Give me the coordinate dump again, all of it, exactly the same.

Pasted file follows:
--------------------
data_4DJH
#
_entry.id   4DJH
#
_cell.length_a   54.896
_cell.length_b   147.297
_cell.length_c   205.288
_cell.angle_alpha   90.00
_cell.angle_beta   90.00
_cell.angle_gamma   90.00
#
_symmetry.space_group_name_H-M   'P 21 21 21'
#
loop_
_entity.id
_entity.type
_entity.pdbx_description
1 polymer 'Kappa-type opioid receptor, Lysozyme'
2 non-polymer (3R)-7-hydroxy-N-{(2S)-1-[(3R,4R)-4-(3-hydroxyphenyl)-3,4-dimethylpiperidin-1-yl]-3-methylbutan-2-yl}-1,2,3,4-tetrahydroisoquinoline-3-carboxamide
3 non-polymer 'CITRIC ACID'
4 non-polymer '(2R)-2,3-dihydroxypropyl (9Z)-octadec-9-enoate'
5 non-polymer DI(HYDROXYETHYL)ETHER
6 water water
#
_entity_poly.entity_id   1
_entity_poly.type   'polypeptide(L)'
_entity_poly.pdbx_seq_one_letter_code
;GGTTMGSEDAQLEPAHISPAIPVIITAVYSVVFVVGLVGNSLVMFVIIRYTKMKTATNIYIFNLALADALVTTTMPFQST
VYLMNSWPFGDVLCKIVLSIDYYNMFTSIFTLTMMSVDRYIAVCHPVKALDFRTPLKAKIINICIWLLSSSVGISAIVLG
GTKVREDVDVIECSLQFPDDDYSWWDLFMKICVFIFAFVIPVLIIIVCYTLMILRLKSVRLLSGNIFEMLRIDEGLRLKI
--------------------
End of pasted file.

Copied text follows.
data_4DJH
#
_entry.id   4DJH
#
_cell.length_a   54.896
_cell.length_b   147.297
_cell.length_c   205.288
_cell.angle_alpha   90.00
_cell.angle_beta   90.00
_cell.angle_gamma   90.00
#
_symmetry.space_group_name_H-M   'P 21 21 21'
#
loop_
_entity.id
_entity.type
_entity.pdbx_description
1 polymer 'Kappa-type opioid receptor, Lysozyme'
2 non-polymer (3R)-7-hydroxy-N-{(2S)-1-[(3R,4R)-4-(3-hydroxyphenyl)-3,4-dimethylpiperidin-1-yl]-3-methylbutan-2-yl}-1,2,3,4-tetrahydroisoquinoline-3-carboxamide
3 non-polymer 'CITRIC ACID'
4 non-polymer '(2R)-2,3-dihydroxypropyl (9Z)-octadec-9-enoate'
5 non-polymer DI(HYDROXYETHYL)ETHER
6 water water
#
_entity_poly.entity_id   1
_entity_poly.type   'polypeptide(L)'
_entity_poly.pdbx_seq_one_letter_code
;GGTTMGSEDAQLEPAHISPAIPVIITAVYSVVFVVGLVGNSLVMFVIIRYTKMKTATNIYIFNLALADALVTTTMPFQST
VYLMNSWPFGDVLCKIVLSIDYYNMFTSIFTLTMMSVDRYIAVCHPVKALDFRTPLKAKIINICIWLLSSSVGISAIVLG
GTKVREDVDVIECSLQFPDDDYSWWDLFMKICVFIFAFVIPVLIIIVCYTLMILRLKSVRLLSGNIFEMLRIDEGLRLKI